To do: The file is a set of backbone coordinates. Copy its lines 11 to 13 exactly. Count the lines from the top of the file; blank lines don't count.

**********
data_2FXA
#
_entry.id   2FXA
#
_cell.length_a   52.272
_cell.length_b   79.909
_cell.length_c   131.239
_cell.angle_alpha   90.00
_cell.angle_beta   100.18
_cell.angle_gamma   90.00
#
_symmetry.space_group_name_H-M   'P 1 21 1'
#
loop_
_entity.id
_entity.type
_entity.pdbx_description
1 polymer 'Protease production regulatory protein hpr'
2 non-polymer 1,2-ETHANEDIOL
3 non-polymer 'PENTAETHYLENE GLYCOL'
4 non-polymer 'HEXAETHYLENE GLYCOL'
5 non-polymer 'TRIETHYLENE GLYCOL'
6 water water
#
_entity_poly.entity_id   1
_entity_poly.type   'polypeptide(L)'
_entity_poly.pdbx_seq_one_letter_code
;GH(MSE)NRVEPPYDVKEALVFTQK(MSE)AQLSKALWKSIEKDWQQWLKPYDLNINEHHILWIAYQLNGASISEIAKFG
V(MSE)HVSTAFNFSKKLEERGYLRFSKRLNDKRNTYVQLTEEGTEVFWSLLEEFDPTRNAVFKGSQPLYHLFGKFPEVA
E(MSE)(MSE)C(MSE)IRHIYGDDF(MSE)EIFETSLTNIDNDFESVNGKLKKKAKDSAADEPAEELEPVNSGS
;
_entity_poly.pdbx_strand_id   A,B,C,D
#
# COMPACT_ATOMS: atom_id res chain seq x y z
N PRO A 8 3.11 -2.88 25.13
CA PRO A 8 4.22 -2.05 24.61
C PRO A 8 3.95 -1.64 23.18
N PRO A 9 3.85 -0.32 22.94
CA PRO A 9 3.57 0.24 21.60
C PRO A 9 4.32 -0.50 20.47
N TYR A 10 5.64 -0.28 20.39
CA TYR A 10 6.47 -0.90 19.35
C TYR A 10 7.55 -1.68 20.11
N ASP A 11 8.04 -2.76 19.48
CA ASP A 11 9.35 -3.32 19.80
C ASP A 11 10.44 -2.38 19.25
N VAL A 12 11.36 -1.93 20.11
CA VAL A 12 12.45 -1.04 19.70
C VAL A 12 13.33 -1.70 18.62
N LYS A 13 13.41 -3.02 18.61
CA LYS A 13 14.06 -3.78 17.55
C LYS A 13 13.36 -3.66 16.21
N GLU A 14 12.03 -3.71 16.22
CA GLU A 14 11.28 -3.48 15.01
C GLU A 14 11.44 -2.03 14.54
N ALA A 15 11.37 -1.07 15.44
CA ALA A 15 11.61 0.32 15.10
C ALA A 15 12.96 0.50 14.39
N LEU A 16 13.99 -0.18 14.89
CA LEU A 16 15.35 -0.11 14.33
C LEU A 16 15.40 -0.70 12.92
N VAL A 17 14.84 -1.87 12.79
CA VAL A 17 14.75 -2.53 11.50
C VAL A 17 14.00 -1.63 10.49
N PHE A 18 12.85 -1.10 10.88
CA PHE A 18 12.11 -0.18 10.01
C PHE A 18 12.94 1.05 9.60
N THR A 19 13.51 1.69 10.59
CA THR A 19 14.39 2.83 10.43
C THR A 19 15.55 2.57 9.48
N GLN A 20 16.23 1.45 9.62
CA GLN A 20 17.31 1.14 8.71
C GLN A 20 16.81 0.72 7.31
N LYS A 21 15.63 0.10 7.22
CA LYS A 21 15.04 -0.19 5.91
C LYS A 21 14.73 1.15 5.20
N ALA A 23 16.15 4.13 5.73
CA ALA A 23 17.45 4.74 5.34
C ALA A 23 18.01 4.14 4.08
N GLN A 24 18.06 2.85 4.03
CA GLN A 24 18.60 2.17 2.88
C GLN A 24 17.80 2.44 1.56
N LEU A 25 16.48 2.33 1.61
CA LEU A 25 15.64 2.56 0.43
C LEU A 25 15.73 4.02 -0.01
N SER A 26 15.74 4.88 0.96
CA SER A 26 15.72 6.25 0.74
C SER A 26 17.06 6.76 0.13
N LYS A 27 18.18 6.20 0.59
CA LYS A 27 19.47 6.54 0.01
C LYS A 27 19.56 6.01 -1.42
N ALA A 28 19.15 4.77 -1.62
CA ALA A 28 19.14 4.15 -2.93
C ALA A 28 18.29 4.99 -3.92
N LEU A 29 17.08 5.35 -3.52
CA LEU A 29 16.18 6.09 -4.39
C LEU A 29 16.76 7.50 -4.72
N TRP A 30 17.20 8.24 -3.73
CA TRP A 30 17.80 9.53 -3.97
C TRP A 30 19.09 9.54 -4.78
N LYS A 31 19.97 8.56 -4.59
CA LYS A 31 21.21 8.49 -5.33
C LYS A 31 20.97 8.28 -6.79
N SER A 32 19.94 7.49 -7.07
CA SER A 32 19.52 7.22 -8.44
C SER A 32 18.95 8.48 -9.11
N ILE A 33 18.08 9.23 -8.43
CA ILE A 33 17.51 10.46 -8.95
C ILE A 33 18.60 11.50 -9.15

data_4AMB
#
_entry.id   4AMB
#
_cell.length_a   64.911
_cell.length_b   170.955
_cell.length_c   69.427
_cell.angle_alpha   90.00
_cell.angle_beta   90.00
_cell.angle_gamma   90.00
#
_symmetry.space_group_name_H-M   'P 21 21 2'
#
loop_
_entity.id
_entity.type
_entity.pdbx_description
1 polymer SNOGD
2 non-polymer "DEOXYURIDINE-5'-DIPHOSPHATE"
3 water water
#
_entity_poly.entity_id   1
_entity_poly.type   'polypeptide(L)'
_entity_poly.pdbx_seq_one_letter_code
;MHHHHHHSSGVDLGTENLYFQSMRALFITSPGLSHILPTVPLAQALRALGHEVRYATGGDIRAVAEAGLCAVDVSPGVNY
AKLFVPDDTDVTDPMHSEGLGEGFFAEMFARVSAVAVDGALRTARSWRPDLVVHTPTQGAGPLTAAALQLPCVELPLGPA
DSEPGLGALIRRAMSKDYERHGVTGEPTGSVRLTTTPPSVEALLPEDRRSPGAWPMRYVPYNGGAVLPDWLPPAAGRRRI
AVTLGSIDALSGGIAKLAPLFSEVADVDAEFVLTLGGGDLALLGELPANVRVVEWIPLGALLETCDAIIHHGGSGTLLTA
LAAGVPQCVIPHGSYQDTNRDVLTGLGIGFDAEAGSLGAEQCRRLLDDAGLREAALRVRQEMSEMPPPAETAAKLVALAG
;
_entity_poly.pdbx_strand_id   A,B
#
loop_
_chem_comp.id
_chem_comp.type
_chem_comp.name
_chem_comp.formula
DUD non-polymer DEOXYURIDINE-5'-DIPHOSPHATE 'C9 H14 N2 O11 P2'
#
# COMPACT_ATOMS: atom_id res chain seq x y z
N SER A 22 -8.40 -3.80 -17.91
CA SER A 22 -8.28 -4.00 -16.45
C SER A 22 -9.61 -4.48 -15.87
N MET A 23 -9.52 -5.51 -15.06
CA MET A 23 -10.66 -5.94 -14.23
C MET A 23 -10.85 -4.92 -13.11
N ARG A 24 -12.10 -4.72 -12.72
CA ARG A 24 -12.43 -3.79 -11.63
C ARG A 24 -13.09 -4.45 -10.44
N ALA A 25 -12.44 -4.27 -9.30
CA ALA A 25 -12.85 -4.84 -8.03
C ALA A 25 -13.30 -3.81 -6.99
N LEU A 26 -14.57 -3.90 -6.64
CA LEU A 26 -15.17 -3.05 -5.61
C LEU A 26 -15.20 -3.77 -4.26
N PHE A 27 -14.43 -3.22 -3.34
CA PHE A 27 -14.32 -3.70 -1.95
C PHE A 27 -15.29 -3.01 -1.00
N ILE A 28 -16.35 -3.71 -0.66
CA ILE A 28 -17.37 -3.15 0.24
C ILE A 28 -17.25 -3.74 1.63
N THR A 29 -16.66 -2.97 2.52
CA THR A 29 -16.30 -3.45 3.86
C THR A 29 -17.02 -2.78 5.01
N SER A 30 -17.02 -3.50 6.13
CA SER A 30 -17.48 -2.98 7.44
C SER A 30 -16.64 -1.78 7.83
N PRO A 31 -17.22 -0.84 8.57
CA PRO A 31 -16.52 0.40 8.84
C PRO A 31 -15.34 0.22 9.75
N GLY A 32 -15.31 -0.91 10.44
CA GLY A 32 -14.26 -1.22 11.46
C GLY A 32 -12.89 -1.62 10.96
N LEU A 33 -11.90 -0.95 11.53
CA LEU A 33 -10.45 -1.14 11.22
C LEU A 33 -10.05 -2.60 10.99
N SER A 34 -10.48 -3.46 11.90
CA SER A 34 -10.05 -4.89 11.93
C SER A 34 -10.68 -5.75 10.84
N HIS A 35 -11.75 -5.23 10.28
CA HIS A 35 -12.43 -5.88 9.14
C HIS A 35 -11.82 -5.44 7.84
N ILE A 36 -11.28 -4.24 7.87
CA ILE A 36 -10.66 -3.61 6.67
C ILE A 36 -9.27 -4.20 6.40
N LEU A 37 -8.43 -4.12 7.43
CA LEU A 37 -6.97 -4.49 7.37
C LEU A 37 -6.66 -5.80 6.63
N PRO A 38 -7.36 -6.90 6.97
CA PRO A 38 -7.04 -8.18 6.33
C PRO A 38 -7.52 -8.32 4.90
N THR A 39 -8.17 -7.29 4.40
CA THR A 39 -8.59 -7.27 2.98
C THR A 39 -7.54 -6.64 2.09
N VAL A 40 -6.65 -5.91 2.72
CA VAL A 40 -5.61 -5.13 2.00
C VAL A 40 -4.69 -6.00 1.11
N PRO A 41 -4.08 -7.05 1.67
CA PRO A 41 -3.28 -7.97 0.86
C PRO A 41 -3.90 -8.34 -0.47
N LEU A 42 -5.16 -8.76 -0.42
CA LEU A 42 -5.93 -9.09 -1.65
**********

#
_symmetry.space_group_name_H-M   'P 1 21 1'
#